Today I want to write about how as we begin to share more of our data, I believe we can be empowered to do more of what matters to us. More sharing means more empowerment.
Let me explain what I mean.
The more we connect and share with those we trust, the more we can learn about ourselves and each other, and indeed about our wider communities. And the more we learn, the more we are likely to understand, and the better we are able to tell stories – about ourselves, about each other and about the world around us. All of this means we can make informed decisions.
When sharing gets smart
Let’s take smart meters as an example. These are the devices you can connect to your energy meter to send detailed records of your energy use back to your energy supplier (the UK government wants to have these rolled out to every home in the UK by 2019). By receiving real-time meter readings your energy supplier will be able to send you a much more accurate bill. At the same time, the energy company will be able to aggregate real usage across a wider group and be able to better manage supply and demand. In theory this means they’ll be able to improve energy pricing, which should be a win for everyone: a better service at a lower cost, and better margins for the supplier.
Now, what if you could share that information with another organisation that was working on your behalf? This other company could help you understand even more about your energy use, help you change your behaviours or indeed save money and become greener if that’s what matters to you. Based on your actual usage they could help you to find out which supplier can give you the best deal, or even give your whole street the best deal. By sharing your energy data with other people or groups you trust, you are able to learn and understand more and be able to tell a better story; a story about you, or indeed your street. This means you’ll be able to make better decisions – in this case you’d be able to make an informed decision about which energy supplier to use rather than trying to navigate the confusopoly that exists today.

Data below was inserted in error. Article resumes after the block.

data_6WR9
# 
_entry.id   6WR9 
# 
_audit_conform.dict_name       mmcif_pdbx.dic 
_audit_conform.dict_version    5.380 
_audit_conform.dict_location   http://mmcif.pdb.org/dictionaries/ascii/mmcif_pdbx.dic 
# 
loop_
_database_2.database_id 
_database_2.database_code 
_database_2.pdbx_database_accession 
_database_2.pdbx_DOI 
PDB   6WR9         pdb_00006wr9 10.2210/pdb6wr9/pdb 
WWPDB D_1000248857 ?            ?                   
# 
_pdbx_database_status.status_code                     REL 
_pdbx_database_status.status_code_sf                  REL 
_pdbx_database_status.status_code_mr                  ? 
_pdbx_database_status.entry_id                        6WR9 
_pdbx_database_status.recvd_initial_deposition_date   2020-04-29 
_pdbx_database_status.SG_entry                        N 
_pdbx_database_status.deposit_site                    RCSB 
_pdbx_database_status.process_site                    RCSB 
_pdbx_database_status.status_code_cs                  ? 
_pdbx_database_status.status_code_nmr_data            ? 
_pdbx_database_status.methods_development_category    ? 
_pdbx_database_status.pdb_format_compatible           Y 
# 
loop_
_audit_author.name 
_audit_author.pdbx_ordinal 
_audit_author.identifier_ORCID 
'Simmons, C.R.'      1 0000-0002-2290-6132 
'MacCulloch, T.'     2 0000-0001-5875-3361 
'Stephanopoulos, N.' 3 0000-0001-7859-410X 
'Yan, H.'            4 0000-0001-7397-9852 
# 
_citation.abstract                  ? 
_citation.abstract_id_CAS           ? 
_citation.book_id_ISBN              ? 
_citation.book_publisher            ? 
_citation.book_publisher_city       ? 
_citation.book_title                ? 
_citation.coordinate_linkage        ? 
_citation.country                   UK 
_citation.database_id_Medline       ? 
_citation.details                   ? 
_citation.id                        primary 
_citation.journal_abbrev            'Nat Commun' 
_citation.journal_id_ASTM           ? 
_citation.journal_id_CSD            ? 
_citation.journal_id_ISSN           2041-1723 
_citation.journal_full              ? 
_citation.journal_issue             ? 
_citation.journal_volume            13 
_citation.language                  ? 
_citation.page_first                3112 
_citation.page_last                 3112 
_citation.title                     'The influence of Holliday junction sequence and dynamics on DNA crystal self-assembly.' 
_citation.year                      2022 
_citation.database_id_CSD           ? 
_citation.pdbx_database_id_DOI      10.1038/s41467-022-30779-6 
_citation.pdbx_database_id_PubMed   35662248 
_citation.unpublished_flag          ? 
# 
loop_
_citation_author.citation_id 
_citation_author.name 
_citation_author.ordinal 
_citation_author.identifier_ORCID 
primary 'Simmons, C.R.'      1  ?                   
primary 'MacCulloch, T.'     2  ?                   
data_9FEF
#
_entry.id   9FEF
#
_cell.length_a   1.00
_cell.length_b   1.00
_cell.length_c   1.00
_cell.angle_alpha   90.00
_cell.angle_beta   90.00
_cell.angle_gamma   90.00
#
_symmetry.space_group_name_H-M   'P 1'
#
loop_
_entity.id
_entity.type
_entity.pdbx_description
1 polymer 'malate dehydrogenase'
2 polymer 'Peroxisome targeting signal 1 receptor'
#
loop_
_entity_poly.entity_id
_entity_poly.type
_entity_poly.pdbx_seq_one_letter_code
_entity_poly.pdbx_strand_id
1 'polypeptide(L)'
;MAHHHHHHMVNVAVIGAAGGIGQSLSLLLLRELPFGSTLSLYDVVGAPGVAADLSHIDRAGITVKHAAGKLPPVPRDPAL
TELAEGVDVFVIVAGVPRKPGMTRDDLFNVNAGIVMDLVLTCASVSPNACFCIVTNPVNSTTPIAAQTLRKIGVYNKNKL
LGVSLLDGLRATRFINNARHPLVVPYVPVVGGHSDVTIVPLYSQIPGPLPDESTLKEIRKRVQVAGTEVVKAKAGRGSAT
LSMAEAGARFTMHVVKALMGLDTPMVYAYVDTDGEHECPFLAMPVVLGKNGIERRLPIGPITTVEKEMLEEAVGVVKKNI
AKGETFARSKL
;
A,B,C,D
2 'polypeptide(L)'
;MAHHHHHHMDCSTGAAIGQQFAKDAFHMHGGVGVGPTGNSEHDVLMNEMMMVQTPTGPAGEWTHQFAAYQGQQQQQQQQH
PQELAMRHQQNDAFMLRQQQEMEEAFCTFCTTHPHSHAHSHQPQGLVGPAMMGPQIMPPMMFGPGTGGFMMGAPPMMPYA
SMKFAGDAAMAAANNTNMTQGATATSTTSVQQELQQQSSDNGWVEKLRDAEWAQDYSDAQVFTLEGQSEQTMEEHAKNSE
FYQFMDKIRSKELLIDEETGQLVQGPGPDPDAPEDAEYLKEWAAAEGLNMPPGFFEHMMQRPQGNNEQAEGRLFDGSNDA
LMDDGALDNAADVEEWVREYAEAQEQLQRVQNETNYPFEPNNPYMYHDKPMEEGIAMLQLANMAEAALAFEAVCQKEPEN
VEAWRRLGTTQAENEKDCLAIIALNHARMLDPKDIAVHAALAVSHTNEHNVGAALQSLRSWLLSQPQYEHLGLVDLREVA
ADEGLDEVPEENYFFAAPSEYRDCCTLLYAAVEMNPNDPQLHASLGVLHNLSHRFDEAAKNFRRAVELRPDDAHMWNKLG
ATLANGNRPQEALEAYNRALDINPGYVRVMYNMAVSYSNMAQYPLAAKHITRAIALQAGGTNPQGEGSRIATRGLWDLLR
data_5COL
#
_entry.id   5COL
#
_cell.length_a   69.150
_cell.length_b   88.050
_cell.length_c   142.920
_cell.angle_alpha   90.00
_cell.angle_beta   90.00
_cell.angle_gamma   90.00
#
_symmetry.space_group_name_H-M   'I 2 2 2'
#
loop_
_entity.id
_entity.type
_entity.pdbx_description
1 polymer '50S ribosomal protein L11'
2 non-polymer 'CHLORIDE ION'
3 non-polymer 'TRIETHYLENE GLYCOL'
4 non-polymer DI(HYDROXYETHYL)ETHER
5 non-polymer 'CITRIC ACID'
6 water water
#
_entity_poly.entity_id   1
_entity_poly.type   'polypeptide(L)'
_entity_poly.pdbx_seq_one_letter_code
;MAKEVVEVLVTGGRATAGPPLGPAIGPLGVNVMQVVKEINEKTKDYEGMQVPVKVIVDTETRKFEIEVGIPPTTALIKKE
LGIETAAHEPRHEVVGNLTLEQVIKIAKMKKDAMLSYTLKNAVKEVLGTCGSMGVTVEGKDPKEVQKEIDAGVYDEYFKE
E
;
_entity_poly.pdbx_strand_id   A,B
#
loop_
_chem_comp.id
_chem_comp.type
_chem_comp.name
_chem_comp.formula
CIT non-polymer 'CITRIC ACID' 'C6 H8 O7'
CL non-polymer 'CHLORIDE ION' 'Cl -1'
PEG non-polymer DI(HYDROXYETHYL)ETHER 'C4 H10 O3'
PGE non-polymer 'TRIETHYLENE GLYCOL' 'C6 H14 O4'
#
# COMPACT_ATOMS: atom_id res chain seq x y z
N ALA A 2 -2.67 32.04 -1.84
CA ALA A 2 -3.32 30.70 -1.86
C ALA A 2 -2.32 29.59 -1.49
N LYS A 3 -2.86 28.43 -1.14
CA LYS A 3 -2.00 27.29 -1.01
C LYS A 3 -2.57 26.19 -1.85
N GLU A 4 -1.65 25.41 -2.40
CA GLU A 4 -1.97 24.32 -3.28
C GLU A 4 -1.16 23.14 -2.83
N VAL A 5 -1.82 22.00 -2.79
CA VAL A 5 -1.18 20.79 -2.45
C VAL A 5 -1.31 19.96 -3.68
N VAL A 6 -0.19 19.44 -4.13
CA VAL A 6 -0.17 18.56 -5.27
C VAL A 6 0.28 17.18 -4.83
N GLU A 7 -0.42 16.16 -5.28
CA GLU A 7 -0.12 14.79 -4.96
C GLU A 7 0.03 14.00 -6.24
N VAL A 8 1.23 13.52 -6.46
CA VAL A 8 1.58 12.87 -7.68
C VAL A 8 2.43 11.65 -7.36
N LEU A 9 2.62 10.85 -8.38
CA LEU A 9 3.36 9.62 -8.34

Happily, such helpful organisations are beginning to emerge. A great example is called billmonitor. These clever clogs ask you to share your mobile phone bill with them so they can analyse it; they compare your last few months’ mobile use to the open market of mobile phone deals out there and then suggest the the contract/ company for you to get the best deal. They believe that 76% of people in the UK are on the wrong mobile phone contract, paying too much money and getting too little value. They believe that they can save the average person almost £200 a year. What a great idea.
The point is that it shouldn’t just be your energy data that you should be able to share, but all the types of data you create. I suspect ‘billmonitor’ have used that brand name exactly because it’s generic; this is a repeatable model which should work across other utilities, perhaps even other industries like your grocery shopping and banking. And it would all be volunteered by you – not automatically scraped and harvested by others without your permission.
A virtuous circle
So, back to this idea of sharing.
I believe that as I understand more, I can better tell the story, and that’s when I am able to make better decisions e.g. about what to buy, what price to pay, what behaviour to change and how. Such decisions mean I can become empowered to save time, effort and money, which frees me up to focus on what matters – to spend that time, effort and money on what I believe. The thing is, the more focus on what I believe, the more I am able to listen to what matters. And as we listen, we’ll learn more, and therefore understand more. And so on and so on, round and round. I think that it fits together as a virtuous circle – it would look something like this: